Score63/100

Box Office Predictions: August 23-25

Three new movies are coming out this weekend: “The Mortal Instruments: City of Bones,” “You’re Next,” and “The World’s End.” As I see it, the only two fighting for a top spot are “City of Bones” and “You’re Next.” So for the heck of it, I’ll discuss “The World’s End” first.

“The World’s End” is the final instalment to the Cornetto Trilogy, following “Shaun of the Dead” and “Hot Fuzz.” British comedies aren’t usually the bestsellers here domestically, but “Shaun” and “Hot Fuzz” has a great fanbase. It seems that people also really like Simon Pegg and Nick Frost. Movies similar to this open to $16.07 million, but since this is only coming to about 1400 theatres this weekend, I can’t imagine this going that high. In 2004, “Shaun” opened to $3.3 million at 607 theatres; while “Hot Fuzz” opened to $5.8 million at 825 theatres. “Paul” opened in 2011 at $13.04 million and it stars Pegg, Frost and Seth Rogen as the voice of an alien; and it was from the director of “Superbad.” I think this can reach around that height, but fall short of matching it. Mostly because “Paul” was at 2802 theatres, and this movie is going to virtually half of that. I am also wondering how much audiences are wanting an apocalyptic comedy after “This is the End.” My prediction for my second most anticipated movie of August is $10.75 million.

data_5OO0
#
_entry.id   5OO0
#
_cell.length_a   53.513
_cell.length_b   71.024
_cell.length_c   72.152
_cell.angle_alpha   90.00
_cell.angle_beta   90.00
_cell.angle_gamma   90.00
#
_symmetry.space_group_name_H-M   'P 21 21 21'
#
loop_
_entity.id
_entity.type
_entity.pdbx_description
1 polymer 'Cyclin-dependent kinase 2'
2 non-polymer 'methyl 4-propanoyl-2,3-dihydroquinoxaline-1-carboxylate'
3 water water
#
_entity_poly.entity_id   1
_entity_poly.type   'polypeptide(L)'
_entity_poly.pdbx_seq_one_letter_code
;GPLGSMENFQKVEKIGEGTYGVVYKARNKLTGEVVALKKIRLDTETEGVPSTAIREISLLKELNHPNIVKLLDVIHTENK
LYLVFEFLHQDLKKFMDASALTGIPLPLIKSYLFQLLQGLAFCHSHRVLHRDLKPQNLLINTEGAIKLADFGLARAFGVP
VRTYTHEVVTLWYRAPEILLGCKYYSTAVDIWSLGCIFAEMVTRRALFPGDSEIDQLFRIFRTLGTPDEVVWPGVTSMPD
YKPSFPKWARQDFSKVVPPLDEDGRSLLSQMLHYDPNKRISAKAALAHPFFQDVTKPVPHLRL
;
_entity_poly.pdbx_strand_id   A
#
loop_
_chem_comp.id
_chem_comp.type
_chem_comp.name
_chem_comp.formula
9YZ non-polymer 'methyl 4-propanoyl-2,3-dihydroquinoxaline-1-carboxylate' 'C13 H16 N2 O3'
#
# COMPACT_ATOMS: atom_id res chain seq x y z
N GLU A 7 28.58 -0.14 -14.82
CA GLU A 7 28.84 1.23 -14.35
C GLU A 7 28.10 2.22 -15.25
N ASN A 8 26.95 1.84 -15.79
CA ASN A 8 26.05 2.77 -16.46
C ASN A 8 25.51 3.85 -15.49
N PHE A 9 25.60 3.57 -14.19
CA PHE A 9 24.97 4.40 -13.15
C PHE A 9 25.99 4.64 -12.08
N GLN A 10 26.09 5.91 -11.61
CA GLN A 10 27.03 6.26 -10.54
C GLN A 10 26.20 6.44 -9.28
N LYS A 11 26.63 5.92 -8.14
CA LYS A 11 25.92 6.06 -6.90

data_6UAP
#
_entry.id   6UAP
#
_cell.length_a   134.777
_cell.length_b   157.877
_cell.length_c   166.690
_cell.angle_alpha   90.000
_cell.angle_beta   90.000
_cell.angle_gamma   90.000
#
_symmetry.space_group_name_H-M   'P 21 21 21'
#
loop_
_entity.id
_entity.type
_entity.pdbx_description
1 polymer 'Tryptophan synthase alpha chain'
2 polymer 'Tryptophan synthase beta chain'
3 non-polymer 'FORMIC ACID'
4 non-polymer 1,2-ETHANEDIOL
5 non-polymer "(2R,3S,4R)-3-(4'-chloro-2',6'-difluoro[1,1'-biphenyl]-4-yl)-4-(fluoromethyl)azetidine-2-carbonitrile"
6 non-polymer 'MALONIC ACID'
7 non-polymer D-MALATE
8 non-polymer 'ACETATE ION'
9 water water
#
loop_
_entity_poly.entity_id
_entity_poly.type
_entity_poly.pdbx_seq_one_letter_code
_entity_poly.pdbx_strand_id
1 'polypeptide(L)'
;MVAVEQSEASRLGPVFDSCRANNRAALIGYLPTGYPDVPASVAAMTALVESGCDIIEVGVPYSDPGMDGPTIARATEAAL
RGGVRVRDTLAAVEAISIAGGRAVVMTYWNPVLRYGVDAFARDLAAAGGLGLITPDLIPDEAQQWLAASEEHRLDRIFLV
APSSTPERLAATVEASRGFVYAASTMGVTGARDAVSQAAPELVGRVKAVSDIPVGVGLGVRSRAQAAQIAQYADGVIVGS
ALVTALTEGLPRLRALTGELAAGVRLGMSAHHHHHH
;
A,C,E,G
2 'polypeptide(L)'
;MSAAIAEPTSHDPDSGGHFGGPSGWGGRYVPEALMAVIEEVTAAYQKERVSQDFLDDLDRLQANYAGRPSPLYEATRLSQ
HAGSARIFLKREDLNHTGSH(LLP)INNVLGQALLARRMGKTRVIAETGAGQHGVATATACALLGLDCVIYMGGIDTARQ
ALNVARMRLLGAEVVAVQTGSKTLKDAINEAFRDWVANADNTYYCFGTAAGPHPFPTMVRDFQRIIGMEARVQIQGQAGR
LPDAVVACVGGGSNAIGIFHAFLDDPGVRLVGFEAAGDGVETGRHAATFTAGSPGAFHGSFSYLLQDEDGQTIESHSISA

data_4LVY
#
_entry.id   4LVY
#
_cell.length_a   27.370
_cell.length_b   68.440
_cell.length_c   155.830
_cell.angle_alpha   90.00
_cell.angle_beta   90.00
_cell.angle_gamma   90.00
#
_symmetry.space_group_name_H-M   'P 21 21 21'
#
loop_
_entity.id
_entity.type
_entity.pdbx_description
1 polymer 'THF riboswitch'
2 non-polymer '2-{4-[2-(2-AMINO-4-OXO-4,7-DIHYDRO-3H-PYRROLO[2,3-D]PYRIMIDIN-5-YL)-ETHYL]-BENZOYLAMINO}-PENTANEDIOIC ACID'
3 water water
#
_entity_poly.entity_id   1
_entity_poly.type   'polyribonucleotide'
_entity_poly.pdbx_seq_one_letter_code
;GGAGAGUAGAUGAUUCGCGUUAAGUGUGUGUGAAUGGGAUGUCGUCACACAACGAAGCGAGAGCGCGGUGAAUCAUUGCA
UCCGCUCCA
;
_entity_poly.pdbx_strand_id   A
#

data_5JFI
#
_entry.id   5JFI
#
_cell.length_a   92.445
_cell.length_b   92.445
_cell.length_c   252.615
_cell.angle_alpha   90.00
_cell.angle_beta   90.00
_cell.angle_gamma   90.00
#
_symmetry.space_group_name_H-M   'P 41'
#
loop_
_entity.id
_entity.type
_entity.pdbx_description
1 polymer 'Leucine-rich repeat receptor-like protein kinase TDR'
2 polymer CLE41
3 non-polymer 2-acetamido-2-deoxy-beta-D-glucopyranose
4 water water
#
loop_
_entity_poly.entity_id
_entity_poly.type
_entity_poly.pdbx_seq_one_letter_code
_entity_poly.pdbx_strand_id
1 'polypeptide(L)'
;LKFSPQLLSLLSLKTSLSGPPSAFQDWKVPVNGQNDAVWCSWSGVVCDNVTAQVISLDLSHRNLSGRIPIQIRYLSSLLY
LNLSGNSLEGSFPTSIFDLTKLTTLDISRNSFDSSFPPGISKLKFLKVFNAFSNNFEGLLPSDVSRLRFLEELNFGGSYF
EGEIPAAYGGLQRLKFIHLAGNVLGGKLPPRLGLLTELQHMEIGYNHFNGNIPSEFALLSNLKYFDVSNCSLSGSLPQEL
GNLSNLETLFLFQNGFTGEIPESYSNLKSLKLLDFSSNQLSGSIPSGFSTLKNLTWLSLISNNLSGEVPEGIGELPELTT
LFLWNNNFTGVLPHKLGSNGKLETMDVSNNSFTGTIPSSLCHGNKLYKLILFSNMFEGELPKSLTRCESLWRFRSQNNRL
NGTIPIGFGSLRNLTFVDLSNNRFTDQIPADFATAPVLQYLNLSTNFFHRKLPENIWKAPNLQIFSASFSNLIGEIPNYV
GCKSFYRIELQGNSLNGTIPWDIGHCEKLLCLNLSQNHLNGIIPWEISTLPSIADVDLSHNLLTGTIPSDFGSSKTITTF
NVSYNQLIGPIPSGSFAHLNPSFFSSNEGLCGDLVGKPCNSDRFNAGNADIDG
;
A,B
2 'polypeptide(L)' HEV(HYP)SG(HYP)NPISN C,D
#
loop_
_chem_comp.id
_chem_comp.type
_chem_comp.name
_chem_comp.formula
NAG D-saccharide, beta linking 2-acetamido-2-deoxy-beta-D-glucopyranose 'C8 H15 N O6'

I’ll admit, I’m slightly excited for “The Mortal Instruments: City of Bones.” I enjoyed the book. I’m sure many others did. The market for young adult novel adaptations hasn’t been great so far this year. “Warm Bodies” did decent business with an opening over $20 million. But “The Host” ($10.6 million) and “Beautiful Creatures” ($7.58 million) didn’t open so well. “Percy Jackson: Sea of Monsters” disappointed with a $14.4 million opening, about $1.1 million less than half of what the first made in its opening. That’s because the original had a lukewarm reception generally. It did make $23.25 million in its first five days, though, and if a sequel that follows an okay movie can do that, I imagine this movie will do better business. It could even take first place. The book is actually well-liked, it seems. However, I know some fans of the book who aren’t so attracted to the cast. I like the cast for the most part. I think Lily Collins (the heroine, Clary), Jared Harris (Hodge) and Kevin Zegers (Alec Lightwood) will suit their respective characters. But Godfrey Gao, a little Asian man, really does not fit the description of Magnus Bane (I think I remember him being described as hulking) in the books. And when I was reading the books, I imagined Alex Pettyfer in the role of Jace; never once imagining Jamie Campbell Bower, even after I found out he was cast in the role. But I really haven’t seen him in many big roles yet. Movies similar to this open at $35.99 million. Hopefully teenagers don’t skip this, saving their money for “This is Us.” My prediction for the three-day is $16.7 million, and the five-day is $25.4 million.